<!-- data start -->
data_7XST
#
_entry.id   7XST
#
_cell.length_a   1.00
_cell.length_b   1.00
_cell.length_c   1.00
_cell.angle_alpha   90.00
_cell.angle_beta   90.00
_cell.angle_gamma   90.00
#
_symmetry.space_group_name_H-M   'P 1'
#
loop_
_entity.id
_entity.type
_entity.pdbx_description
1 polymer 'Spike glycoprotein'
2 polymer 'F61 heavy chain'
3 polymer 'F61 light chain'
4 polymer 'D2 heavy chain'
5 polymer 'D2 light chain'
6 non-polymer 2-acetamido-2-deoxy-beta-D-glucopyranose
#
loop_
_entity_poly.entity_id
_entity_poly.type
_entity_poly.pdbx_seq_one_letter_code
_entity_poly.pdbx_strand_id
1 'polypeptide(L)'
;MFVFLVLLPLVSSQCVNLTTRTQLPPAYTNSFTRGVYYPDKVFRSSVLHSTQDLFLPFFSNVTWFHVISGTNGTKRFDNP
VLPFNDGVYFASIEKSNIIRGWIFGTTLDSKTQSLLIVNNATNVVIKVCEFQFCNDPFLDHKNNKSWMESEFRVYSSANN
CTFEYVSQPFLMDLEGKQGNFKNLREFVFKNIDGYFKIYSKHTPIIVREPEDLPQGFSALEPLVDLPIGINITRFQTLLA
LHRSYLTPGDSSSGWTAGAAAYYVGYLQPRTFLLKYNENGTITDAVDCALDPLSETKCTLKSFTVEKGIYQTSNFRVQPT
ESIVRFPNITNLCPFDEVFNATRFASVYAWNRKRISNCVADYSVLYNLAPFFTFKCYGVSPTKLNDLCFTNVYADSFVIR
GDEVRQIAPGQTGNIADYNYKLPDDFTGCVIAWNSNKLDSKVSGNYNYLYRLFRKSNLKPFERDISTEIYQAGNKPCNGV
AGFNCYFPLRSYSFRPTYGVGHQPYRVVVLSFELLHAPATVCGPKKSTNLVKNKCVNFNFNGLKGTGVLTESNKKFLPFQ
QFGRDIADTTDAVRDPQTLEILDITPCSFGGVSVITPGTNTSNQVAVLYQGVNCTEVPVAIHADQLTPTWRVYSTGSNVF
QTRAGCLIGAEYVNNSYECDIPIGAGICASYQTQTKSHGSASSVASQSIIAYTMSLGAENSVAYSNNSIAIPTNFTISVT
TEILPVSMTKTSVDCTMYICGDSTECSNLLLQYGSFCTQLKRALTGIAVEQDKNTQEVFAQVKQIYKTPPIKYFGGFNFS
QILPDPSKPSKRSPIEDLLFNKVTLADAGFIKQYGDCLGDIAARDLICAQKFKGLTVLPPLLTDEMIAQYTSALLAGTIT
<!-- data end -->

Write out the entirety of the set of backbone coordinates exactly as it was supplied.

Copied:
data_7XST
#
_entry.id   7XST
#
_cell.length_a   1.00
_cell.length_b   1.00
_cell.length_c   1.00
_cell.angle_alpha   90.00
_cell.angle_beta   90.00
_cell.angle_gamma   90.00
#
_symmetry.space_group_name_H-M   'P 1'
#
loop_
_entity.id
_entity.type
_entity.pdbx_description
1 polymer 'Spike glycoprotein'
2 polymer 'F61 heavy chain'
3 polymer 'F61 light chain'
4 polymer 'D2 heavy chain'
5 polymer 'D2 light chain'
6 non-polymer 2-acetamido-2-deoxy-beta-D-glucopyranose
#
loop_
_entity_poly.entity_id
_entity_poly.type
_entity_poly.pdbx_seq_one_letter_code
_entity_poly.pdbx_strand_id
1 'polypeptide(L)'
;MFVFLVLLPLVSSQCVNLTTRTQLPPAYTNSFTRGVYYPDKVFRSSVLHSTQDLFLPFFSNVTWFHVISGTNGTKRFDNP
VLPFNDGVYFASIEKSNIIRGWIFGTTLDSKTQSLLIVNNATNVVIKVCEFQFCNDPFLDHKNNKSWMESEFRVYSSANN
CTFEYVSQPFLMDLEGKQGNFKNLREFVFKNIDGYFKIYSKHTPIIVREPEDLPQGFSALEPLVDLPIGINITRFQTLLA
LHRSYLTPGDSSSGWTAGAAAYYVGYLQPRTFLLKYNENGTITDAVDCALDPLSETKCTLKSFTVEKGIYQTSNFRVQPT
ESIVRFPNITNLCPFDEVFNATRFASVYAWNRKRISNCVADYSVLYNLAPFFTFKCYGVSPTKLNDLCFTNVYADSFVIR
GDEVRQIAPGQTGNIADYNYKLPDDFTGCVIAWNSNKLDSKVSGNYNYLYRLFRKSNLKPFERDISTEIYQAGNKPCNGV
AGFNCYFPLRSYSFRPTYGVGHQPYRVVVLSFELLHAPATVCGPKKSTNLVKNKCVNFNFNGLKGTGVLTESNKKFLPFQ
QFGRDIADTTDAVRDPQTLEILDITPCSFGGVSVITPGTNTSNQVAVLYQGVNCTEVPVAIHADQLTPTWRVYSTGSNVF
QTRAGCLIGAEYVNNSYECDIPIGAGICASYQTQTKSHGSASSVASQSIIAYTMSLGAENSVAYSNNSIAIPTNFTISVT
TEILPVSMTKTSVDCTMYICGDSTECSNLLLQYGSFCTQLKRALTGIAVEQDKNTQEVFAQVKQIYKTPPIKYFGGFNFS
QILPDPSKPSKRSPIEDLLFNKVTLADAGFIKQYGDCLGDIAARDLICAQKFKGLTVLPPLLTDEMIAQYTSALLAGTIT